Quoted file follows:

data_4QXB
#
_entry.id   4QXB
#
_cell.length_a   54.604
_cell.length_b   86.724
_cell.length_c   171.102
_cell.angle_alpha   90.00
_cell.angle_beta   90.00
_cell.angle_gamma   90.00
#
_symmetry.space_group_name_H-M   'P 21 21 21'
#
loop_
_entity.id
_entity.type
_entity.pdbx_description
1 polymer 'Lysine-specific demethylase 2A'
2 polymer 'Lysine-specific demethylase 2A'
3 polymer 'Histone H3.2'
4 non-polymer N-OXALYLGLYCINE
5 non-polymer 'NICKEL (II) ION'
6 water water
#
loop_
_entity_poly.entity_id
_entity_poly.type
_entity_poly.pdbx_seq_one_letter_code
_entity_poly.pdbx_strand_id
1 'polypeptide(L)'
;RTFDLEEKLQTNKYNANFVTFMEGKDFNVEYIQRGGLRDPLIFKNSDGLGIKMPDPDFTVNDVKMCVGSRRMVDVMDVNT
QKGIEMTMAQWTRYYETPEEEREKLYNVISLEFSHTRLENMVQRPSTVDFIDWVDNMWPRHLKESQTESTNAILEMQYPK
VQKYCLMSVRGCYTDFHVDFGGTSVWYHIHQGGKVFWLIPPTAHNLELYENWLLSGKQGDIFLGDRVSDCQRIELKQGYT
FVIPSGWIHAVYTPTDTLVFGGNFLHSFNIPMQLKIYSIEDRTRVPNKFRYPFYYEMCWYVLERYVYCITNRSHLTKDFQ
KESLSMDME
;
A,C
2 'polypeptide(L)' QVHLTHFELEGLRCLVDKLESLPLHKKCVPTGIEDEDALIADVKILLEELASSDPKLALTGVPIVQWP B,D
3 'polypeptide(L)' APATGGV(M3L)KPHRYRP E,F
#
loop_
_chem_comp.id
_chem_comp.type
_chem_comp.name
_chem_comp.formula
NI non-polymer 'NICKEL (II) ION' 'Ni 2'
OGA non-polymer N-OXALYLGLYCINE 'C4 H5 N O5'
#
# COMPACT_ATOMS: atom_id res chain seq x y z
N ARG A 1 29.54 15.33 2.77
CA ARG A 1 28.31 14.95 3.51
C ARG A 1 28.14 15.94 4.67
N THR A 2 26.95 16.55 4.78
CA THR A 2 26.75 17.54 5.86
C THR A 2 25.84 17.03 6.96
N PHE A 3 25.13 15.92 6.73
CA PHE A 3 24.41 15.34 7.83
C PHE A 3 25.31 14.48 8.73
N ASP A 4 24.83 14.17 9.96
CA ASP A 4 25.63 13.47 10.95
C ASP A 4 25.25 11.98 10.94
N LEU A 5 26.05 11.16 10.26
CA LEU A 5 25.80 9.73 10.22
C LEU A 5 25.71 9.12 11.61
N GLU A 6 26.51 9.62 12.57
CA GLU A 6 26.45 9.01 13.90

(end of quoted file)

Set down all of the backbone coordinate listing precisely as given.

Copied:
data_4QXB
#
_entry.id   4QXB
#
_cell.length_a   54.604
_cell.length_b   86.724
_cell.length_c   171.102
_cell.angle_alpha   90.00
_cell.angle_beta   90.00
_cell.angle_gamma   90.00
#
_symmetry.space_group_name_H-M   'P 21 21 21'
#
loop_
_entity.id
_entity.type
_entity.pdbx_description
1 polymer 'Lysine-specific demethylase 2A'
2 polymer 'Lysine-specific demethylase 2A'
3 polymer 'Histone H3.2'
4 non-polymer N-OXALYLGLYCINE
5 non-polymer 'NICKEL (II) ION'
6 water water
#
loop_
_entity_poly.entity_id
_entity_poly.type
_entity_poly.pdbx_seq_one_letter_code
_entity_poly.pdbx_strand_id
1 'polypeptide(L)'
;RTFDLEEKLQTNKYNANFVTFMEGKDFNVEYIQRGGLRDPLIFKNSDGLGIKMPDPDFTVNDVKMCVGSRRMVDVMDVNT
QKGIEMTMAQWTRYYETPEEEREKLYNVISLEFSHTRLENMVQRPSTVDFIDWVDNMWPRHLKESQTESTNAILEMQYPK
VQKYCLMSVRGCYTDFHVDFGGTSVWYHIHQGGKVFWLIPPTAHNLELYENWLLSGKQGDIFLGDRVSDCQRIELKQGYT
FVIPSGWIHAVYTPTDTLVFGGNFLHSFNIPMQLKIYSIEDRTRVPNKFRYPFYYEMCWYVLERYVYCITNRSHLTKDFQ
KESLSMDME
;
A,C
2 'polypeptide(L)' QVHLTHFELEGLRCLVDKLESLPLHKKCVPTGIEDEDALIADVKILLEELASSDPKLALTGVPIVQWP B,D
3 'polypeptide(L)' APATGGV(M3L)KPHRYRP E,F
#
loop_
_chem_comp.id
_chem_comp.type
_chem_comp.name
_chem_comp.formula
NI non-polymer 'NICKEL (II) ION' 'Ni 2'
OGA non-polymer N-OXALYLGLYCINE 'C4 H5 N O5'
#
# COMPACT_ATOMS: atom_id res chain seq x y z
N ARG A 1 29.54 15.33 2.77
CA ARG A 1 28.31 14.95 3.51
C ARG A 1 28.14 15.94 4.67
N THR A 2 26.95 16.55 4.78
CA THR A 2 26.75 17.54 5.86
C THR A 2 25.84 17.03 6.96
N PHE A 3 25.13 15.92 6.73
CA PHE A 3 24.41 15.34 7.83
C PHE A 3 25.31 14.48 8.73
N ASP A 4 24.83 14.17 9.96
CA ASP A 4 25.63 13.47 10.95
C ASP A 4 25.25 11.98 10.94
N LEU A 5 26.05 11.16 10.26
CA LEU A 5 25.80 9.73 10.22
C LEU A 5 25.71 9.12 11.61
N GLU A 6 26.51 9.62 12.57
CA GLU A 6 26.45 9.01 13.90